Off Broadway Reviews
Subtitled "A True Crime Thriller," Arden is based on a real-life Valentine's Day murder in 1551. Although embellished, most of the historical figures and events surrounding the killing are represented in the play. Arden (Thomas Jay Ryan) is a wealthy and prominent landowner in Faversham. His wife Alice (Cara Ricketts), resembling a cunning and barbarous Lady Macbeth, is in a passionate love affair with Mosby (Tony Roach), a steward and former tailor. The two plot the murder of the gullible Arden, who is joined at the hip by his devoted friend Franklin (Thom Sesma). Also involved in the scheme is Mosby's sister Susan (Emma Geer), who is courted by the awkward and lovable servant Michael (Zachary Fine) and the pompous and poison-bearing artist Clarke (Joshua David Robinson).
Through a combination of dumb luck, coincidence, and assailant ineptitude, Arden is able to evade several assassination attempts. In fact, for much of the play, he is blithely unaware he is being followed by a couple of bumbling hitmen, Big Will (David Ryan Smith) and Shakebag (Haynes Thigpen), who are hired by the conniving and revengeful Widow Greene (Veronica Falcón). (Some scholars suggest that Shakespeare was a co-writer, and the characters, although based on real people, Big Will–or, Black Will in the original–and Shakebag offer a tantalizing literary connection.)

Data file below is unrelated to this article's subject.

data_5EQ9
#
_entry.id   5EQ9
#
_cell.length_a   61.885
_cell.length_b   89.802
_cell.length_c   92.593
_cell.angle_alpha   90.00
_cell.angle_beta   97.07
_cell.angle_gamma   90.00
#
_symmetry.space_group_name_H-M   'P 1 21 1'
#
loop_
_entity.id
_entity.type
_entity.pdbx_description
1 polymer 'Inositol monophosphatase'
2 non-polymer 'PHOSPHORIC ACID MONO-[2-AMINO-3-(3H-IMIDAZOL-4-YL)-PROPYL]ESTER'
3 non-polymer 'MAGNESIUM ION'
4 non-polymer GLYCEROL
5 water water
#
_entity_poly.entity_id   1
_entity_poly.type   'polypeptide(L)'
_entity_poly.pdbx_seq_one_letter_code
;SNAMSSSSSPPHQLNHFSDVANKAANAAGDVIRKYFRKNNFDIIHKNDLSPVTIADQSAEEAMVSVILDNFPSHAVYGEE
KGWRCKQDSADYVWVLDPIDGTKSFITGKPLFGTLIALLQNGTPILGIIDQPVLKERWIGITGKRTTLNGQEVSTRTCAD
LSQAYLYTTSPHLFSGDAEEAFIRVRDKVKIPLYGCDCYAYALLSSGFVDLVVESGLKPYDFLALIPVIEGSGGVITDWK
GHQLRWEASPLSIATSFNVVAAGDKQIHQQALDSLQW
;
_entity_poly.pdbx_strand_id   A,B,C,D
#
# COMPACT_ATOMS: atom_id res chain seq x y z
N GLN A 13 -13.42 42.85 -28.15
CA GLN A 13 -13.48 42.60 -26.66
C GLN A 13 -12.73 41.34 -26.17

Directed by Jesse Berger, the production begins with a nod to film noir of the mid-twentieth century. The first scene is set in the parlor of a Tudor home (Christopher Swader and Justin Swader designed the cleverly adaptable set), and a man's 1950s fedora sits prominently on the heavy wooden table center. Alice, wearing an alluring white silk robe (Mika Eubanks designed the astute costumes) enters stealthily, and in Reza Behjat's moody and shadowy lighting, she slinks about the stage like Lana Turner in The Postman Always Rings Twice or Barbara Stanwyck in Double Indemnity. (Greg Pliska, who also composed the original music, and Nina Field are behind the evocative sound design.)
As the play goes on, however, the intrigue is undercut by dashes of broad (and not particularly well-executed) slapstick comedy. The brilliance of a Coen Brothers film lies in the ways in which butchery, absurdity, and suspense are organic to the world they have created. Intermixing period and contemporary costumes, melodramatic and classical acting approaches, and tragedy and buffoonery, however, the world of Arden seems to be constantly shifting and it's unclear which world the characters exist in.
The actors are clearly having a lot of fun, but the most effective scenes are those in which they do not play for the laughs or the gasps. Ryan, as usual, is terrific, and he is delightfully dim without being clownish. Ricketts is compelling in the femme fatale part, and in her escalating desperation to see her husband dead, she offers glimmers of humanity as she recalls the times when she was in truly love with him. Sesma gives a stalwart and moving performance as Arden's sidekick with his own obscured desires.
Arden of Faversham is rarely done in the United States, and its mysterious authorial origins (which have also included Thomas Kyd and Christopher Marlowe) tend to eclipse its stageworthiness. Even a schizophrenic production like the current one, though, shows that this domestic tragedy potentially offers a bloody good time.
Arden of Faversham